RUNCORN Football Club's history will be brought back to life in a book being written by fan, writer and local historian Chris Darlington.
The book, to be titled Gone But Not Forgotten, will document and illustrate the history of Runcorn FC at Canal Street.
The author has lived in Runcorn all his life and became interested in the club at the age of seven when his father first took him to a game - that was 43 years ago
But the family interest in Canal Street affairs goes back even further.
Chris' grandfather played for Runcorn rugby team, who dominated the scene until the First World War.
At the end of hostilities, association football succeeded the pioneers of the oval-ball game in the town.
In their first season, Runcorn FC became members of the Lancashire Combination and success quickly followed as they won the Lancashire Junior Cup, beating Blackpool RAMC in a replay at Anfield.
The following season, Runcorn were one of the founder clubs of the Cheshire County League and its first champions.
Runcorn FC became quite a dominant force as they won several titles at Canal Street, including the league and cup double in 1936-7.
They won Northern Premier League titles in 1975-76 and 1980-81 and in 1981-82 were champions at the first attempt of the Alliance Premier League, which was to evolve into today's Nationwide Conference.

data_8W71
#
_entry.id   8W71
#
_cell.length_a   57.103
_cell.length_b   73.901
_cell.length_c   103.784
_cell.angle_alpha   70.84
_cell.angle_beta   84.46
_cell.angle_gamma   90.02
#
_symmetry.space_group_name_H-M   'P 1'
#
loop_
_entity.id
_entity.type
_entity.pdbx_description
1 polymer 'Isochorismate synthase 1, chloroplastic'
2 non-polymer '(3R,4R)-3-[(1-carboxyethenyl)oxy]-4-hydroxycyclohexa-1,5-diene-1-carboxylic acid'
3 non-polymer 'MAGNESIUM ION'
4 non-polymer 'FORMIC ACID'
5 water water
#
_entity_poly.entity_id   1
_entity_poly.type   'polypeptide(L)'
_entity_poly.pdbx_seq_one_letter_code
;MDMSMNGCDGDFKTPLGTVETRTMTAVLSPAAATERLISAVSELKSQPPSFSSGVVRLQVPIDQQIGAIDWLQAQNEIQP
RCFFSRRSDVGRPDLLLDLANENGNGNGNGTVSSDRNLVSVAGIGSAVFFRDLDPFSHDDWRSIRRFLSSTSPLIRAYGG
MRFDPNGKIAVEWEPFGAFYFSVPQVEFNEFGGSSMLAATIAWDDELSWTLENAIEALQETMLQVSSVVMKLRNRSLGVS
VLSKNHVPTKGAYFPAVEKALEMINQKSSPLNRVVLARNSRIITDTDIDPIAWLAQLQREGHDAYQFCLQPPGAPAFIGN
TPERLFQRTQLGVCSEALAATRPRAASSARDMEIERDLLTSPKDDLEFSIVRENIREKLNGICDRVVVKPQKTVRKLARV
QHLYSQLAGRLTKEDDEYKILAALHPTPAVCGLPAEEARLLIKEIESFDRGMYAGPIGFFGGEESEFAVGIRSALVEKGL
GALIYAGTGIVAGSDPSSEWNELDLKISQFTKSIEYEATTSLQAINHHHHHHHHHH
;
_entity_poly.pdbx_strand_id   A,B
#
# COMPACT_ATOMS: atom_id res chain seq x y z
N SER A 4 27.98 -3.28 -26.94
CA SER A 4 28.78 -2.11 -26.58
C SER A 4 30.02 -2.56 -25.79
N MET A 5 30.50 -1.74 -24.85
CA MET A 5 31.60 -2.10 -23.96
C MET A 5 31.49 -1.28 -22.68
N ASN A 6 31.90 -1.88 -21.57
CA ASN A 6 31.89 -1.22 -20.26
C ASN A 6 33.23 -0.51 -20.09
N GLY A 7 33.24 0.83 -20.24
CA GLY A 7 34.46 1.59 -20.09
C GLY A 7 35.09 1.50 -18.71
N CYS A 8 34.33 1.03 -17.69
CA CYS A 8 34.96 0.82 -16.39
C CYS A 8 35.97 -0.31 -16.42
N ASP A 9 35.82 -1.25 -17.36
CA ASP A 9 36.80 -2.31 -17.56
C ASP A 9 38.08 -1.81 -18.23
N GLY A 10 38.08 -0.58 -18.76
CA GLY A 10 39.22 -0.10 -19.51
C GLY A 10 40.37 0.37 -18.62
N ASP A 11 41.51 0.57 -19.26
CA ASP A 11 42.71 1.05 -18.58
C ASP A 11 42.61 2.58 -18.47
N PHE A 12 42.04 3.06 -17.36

Successes in more recent years led Runcorn to reaching the final of the FA Trophy at Wembley three times in 1986, 1993 and 1994.
The 1993-94 season saw Runcorn FC's financial battles intensify as Canal Street was gutted by fire.
The club had already forked out for extensive structural work to terracing and pitchside barriers after a perimeter fence collapsed during an FA Cup tie against Hull City.
The cost of rebuilding saw Runcorn's performance on the pitch suffer and they were relegated for the first time in their history in 1995-96.
By 1999-2000, confidence in the club had dwindled along with their crowds.
They sold their Canal Street home for housing to move into the 11,000-capacity Halton Stadium in Widnes as Runcorn FC Halton. But what little money they had left from the sale after paying off debts and a clawback to English Partnerships was used up in ground-rental bills they could ill afford.
At the end of last season, the now dormant club resigned from the UniBond League Premier Division after supporters had committed themselves to forming the breakaway Runcorn Linnets Football Club, now in the North West Counties League.
But Chris believes writing this book will help keep memories of glory years at Canal Street alive.
'I began writing this book more than a year ago in the belief that memories should be collected,' said Chris.
He hopes to finish the book in time for Christmas although he has not yet found a publisher.
Chris is still looking for people, including fans and ex-players who have special memories of Canal Street, to come forward and share their memories for the book which concentrates on the period from 1918 to 2000.
He believes the book should be 'a good read' and is appealing to the townsfolk, especially those with an interest in Runcorn FC.
He said: 'I have enjoyed doing this book. I have found out some good gossip on the team and seen some great photos.'
* The 1939 Runcorn team that played Preston North End in the FA Cup in front of 10,011 people were called The Dream FA Cup team and became known as the Runcorn Babes.
* In 1946-47 Runcorn FC players received the magnificent sum of £2 a week wages with 10 shillings for a win and five 'bob' for a draw.
The author added: 'Canal Street had a great atmosphere and character. It was a special place and big part of the history of Runcorn and I'm looking forward to it being preserved in this book.'
* Chris Darlington can be contacted on 01928 716361.